Skip to content

Let Us Now Praise Camera Repairmen

I am delighted to say I’ve just had three cameras repaired to satisfaction:

  • Leica M2 – rangefinder was way, way out. Peter at CRR Luton realigned the rangefinder prisms.
  • Hexar RF – rangefinder was way, way out. Kamera Service in the Netherlands were able to fix it.
  • Bronica RF645 – Camera was electronically dead, and the transport mechanism suspect. Kamera Service have been able to fix both issues, resurrecting the Bronica.

That’s one 50 year old camera, and two cameras that have long been discontinued that I was able to (reasonably) economically fix. It’s never nice when a camera goes wrong, but forking out hard earned cash is less painful than throwing the camera in the bin.

Marty Forscher

Marty Forscher - will we ever see his like again?

I had tried to adjust the Hexar RF myself, having found some scans of the service manual online, butin the words of Kamera Service: “the camera was heavily mistreated by somebody”.  I think I ought to practice on cheaper cameras. I have a Zorki and a Balda 6×6 that have rangefinder misalignments. Maybe that’s a better place to start.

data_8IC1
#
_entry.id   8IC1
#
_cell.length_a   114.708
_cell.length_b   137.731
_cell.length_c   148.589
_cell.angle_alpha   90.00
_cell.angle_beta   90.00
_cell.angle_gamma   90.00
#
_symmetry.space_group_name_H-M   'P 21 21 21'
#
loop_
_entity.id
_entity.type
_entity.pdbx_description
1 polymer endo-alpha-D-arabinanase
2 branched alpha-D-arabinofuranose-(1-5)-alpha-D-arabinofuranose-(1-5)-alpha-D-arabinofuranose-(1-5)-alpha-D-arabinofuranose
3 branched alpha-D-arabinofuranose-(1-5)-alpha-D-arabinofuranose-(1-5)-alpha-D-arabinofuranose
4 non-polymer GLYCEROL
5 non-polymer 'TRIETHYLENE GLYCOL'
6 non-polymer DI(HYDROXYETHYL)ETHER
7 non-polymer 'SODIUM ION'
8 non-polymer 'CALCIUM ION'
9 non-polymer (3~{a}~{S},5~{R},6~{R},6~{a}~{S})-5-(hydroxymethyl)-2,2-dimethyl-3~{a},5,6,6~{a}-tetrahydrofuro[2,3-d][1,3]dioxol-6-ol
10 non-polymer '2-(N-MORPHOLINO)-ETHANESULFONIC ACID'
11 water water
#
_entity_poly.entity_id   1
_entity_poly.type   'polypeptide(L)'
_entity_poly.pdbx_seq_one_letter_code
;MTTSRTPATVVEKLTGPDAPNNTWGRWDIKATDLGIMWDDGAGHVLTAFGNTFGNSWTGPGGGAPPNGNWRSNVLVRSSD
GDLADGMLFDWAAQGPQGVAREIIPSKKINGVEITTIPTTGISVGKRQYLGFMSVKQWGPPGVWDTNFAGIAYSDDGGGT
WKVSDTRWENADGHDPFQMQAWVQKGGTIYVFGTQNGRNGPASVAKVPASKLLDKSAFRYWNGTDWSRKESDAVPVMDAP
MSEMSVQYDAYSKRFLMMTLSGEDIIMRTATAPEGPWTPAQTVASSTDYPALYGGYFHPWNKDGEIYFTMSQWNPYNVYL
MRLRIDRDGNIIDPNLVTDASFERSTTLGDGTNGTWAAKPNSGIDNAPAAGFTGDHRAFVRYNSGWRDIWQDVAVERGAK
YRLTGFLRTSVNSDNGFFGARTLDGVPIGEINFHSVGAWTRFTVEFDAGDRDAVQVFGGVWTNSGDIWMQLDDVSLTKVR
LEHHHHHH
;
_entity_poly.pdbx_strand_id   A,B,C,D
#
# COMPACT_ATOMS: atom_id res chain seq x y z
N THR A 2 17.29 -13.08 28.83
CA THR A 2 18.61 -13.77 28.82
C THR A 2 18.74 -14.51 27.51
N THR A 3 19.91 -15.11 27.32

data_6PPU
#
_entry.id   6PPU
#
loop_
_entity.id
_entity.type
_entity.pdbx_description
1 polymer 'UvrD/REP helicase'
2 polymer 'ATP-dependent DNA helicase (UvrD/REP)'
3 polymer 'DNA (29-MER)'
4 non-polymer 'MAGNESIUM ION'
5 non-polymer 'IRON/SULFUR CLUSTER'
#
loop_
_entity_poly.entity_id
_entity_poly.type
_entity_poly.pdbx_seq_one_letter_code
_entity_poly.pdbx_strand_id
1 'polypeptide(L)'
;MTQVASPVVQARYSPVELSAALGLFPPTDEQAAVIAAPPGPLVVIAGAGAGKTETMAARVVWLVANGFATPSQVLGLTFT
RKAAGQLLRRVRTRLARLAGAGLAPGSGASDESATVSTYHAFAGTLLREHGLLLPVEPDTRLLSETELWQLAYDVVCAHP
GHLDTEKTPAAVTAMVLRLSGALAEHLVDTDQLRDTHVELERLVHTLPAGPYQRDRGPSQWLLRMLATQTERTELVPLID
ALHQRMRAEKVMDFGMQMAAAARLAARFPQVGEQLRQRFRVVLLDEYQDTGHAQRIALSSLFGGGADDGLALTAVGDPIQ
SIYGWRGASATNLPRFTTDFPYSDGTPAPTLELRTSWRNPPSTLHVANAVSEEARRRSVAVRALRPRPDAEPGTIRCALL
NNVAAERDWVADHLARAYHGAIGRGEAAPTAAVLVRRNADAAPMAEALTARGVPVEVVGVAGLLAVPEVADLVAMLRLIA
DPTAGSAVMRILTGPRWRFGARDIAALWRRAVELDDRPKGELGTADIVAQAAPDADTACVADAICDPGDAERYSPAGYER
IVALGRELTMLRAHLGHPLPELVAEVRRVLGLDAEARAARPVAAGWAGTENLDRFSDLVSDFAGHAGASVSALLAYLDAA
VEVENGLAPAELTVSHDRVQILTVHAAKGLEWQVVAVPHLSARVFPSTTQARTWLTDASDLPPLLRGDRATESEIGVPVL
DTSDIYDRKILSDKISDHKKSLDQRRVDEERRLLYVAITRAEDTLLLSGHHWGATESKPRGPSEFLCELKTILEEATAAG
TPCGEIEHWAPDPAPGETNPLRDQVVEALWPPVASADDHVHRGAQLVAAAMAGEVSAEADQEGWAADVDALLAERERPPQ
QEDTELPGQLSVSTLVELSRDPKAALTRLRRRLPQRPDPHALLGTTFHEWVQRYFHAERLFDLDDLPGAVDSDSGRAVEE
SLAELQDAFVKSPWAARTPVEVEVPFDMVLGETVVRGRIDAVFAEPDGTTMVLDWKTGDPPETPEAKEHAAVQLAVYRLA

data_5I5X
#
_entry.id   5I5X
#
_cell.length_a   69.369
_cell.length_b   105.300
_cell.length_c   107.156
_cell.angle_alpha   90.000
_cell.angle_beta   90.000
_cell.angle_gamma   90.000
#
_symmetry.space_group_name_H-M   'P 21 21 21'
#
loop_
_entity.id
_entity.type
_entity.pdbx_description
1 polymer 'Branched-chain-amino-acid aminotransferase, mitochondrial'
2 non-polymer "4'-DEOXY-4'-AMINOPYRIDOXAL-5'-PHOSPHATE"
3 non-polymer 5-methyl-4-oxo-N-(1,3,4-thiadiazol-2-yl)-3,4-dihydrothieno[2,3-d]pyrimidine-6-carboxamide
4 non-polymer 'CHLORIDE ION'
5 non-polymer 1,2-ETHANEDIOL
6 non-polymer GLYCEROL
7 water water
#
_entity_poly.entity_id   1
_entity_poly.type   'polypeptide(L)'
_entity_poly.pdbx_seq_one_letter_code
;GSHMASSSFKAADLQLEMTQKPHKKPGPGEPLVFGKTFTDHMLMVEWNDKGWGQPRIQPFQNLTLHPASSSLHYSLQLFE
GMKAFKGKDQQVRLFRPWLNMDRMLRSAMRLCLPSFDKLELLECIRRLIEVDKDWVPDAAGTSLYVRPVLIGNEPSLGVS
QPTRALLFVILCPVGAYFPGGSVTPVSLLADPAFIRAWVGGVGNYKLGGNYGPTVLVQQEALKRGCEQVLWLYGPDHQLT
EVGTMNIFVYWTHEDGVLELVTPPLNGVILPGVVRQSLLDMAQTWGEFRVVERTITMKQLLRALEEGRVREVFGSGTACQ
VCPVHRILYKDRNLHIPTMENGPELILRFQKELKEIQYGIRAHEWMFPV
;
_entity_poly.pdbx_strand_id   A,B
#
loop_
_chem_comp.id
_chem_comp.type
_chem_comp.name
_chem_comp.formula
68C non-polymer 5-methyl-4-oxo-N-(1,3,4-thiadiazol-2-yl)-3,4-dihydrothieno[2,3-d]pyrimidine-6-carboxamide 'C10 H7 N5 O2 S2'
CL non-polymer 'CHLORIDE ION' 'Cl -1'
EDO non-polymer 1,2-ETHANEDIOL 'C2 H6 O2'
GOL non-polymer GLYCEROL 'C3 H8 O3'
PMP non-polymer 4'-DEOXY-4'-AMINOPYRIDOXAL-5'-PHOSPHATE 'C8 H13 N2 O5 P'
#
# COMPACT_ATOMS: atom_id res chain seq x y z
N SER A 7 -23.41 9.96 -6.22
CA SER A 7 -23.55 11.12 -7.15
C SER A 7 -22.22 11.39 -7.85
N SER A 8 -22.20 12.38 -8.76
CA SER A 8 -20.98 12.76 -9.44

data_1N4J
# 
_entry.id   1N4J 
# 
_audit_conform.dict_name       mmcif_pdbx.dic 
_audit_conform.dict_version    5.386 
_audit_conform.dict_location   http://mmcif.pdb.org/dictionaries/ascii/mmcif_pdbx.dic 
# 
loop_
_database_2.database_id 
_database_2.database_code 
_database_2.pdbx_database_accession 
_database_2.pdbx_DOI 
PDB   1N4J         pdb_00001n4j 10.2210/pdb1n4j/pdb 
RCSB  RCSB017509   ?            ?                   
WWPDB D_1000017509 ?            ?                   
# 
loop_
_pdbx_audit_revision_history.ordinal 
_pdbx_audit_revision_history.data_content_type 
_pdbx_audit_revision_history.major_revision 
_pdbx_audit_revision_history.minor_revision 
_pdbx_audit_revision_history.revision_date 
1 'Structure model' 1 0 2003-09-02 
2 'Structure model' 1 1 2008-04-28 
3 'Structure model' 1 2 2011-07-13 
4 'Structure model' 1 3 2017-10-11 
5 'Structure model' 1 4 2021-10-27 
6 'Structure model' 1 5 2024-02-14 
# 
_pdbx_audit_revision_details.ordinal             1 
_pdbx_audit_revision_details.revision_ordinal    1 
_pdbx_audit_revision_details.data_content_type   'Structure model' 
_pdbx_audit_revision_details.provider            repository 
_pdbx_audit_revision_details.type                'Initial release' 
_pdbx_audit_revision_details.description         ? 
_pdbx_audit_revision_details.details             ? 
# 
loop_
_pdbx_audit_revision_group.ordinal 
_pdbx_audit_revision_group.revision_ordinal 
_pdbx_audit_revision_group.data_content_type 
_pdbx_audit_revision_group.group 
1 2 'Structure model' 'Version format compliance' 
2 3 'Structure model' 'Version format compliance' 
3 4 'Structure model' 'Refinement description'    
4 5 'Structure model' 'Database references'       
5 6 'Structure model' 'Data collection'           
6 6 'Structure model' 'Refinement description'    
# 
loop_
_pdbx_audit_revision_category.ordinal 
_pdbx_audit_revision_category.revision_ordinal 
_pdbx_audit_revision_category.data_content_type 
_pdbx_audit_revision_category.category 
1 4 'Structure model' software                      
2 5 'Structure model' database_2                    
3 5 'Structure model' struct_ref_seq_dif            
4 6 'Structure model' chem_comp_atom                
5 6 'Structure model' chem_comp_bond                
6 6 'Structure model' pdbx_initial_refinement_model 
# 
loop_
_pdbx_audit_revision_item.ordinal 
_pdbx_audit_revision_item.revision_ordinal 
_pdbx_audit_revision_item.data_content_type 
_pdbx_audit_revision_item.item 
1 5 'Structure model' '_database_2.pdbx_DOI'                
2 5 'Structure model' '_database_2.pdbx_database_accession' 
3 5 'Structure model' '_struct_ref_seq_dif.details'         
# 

But I worry. My guess is the select number of individuals in the world that can perform these operations is tiny, especially for non-Leica rangefinders. And it ain’t getting any bigger. My feeling is these guys either worked at a camera manufacturer at one time, or worked through the period when these cameras were introduced and spare parts available. Is there enough demand for this repair work for them to consider apprenticing? I know the two main guys in the UK (Peter at CRR and Malcolm Taylor) are essentially one-man operations, and I assume (do excuse me if I’m wrong) that they have at least 20, maybe 30 years on me, and I expect them to retire long before I wish to stop shooting film in classic rangefinders.

Would it be feasible for someone born today to even become an independent camera repairman, let alone one who would receive an obituary in the NY Times, as Marty Forscher did? Or will we soon see the last generation of this venerable profession?

Perhaps we’ll just have to get increasingly used to a world in which certain camera are unrepairable. Prices will initially take a drop, but then as the cameras slowly die and become rarer, prices for working copies will rise again.

Post a Comment

Your email is never published nor shared. Required fields are marked *